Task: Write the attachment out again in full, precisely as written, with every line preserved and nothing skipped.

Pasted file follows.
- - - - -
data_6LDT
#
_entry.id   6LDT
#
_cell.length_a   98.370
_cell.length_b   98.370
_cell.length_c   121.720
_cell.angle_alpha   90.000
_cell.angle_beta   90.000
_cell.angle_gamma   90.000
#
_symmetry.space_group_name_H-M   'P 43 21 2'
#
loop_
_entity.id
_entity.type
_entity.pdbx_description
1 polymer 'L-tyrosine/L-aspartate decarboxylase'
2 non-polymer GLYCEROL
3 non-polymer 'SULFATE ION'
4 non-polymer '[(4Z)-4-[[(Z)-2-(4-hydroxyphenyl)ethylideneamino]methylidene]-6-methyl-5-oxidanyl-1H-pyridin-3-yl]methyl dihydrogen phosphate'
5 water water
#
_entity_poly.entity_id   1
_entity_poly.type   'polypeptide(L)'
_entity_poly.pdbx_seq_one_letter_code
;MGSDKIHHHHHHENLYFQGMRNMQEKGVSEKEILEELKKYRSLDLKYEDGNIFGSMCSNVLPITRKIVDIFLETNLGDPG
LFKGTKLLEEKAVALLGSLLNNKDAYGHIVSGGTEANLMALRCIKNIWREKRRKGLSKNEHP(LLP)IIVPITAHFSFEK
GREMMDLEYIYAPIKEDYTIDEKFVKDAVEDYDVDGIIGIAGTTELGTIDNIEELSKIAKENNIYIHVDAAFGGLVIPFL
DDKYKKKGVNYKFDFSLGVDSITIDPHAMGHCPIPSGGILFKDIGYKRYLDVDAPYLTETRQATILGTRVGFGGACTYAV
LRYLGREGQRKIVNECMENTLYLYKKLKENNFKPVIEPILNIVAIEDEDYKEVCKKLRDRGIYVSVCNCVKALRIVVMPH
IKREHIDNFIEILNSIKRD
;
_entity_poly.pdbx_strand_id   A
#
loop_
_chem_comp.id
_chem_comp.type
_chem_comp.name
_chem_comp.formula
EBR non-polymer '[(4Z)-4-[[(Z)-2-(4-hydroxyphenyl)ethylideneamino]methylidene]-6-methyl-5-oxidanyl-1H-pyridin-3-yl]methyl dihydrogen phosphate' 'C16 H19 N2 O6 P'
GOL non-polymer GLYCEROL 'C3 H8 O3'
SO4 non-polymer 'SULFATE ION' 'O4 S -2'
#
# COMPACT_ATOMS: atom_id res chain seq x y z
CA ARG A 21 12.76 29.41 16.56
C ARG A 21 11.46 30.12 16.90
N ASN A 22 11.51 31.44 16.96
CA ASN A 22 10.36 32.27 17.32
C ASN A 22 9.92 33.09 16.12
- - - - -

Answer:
data_6LDT
#
_entry.id   6LDT
#
_cell.length_a   98.370
_cell.length_b   98.370
_cell.length_c   121.720
_cell.angle_alpha   90.000
_cell.angle_beta   90.000
_cell.angle_gamma   90.000
#
_symmetry.space_group_name_H-M   'P 43 21 2'
#
loop_
_entity.id
_entity.type
_entity.pdbx_description
1 polymer 'L-tyrosine/L-aspartate decarboxylase'
2 non-polymer GLYCEROL
3 non-polymer 'SULFATE ION'
4 non-polymer '[(4Z)-4-[[(Z)-2-(4-hydroxyphenyl)ethylideneamino]methylidene]-6-methyl-5-oxidanyl-1H-pyridin-3-yl]methyl dihydrogen phosphate'
5 water water
#
_entity_poly.entity_id   1
_entity_poly.type   'polypeptide(L)'
_entity_poly.pdbx_seq_one_letter_code
;MGSDKIHHHHHHENLYFQGMRNMQEKGVSEKEILEELKKYRSLDLKYEDGNIFGSMCSNVLPITRKIVDIFLETNLGDPG
LFKGTKLLEEKAVALLGSLLNNKDAYGHIVSGGTEANLMALRCIKNIWREKRRKGLSKNEHP(LLP)IIVPITAHFSFEK
GREMMDLEYIYAPIKEDYTIDEKFVKDAVEDYDVDGIIGIAGTTELGTIDNIEELSKIAKENNIYIHVDAAFGGLVIPFL
DDKYKKKGVNYKFDFSLGVDSITIDPHAMGHCPIPSGGILFKDIGYKRYLDVDAPYLTETRQATILGTRVGFGGACTYAV
LRYLGREGQRKIVNECMENTLYLYKKLKENNFKPVIEPILNIVAIEDEDYKEVCKKLRDRGIYVSVCNCVKALRIVVMPH
IKREHIDNFIEILNSIKRD
;
_entity_poly.pdbx_strand_id   A
#
loop_
_chem_comp.id
_chem_comp.type
_chem_comp.name
_chem_comp.formula
EBR non-polymer '[(4Z)-4-[[(Z)-2-(4-hydroxyphenyl)ethylideneamino]methylidene]-6-methyl-5-oxidanyl-1H-pyridin-3-yl]methyl dihydrogen phosphate' 'C16 H19 N2 O6 P'
GOL non-polymer GLYCEROL 'C3 H8 O3'
SO4 non-polymer 'SULFATE ION' 'O4 S -2'
#
# COMPACT_ATOMS: atom_id res chain seq x y z
CA ARG A 21 12.76 29.41 16.56
C ARG A 21 11.46 30.12 16.90
N ASN A 22 11.51 31.44 16.96
CA ASN A 22 10.36 32.27 17.32
C ASN A 22 9.92 33.09 16.12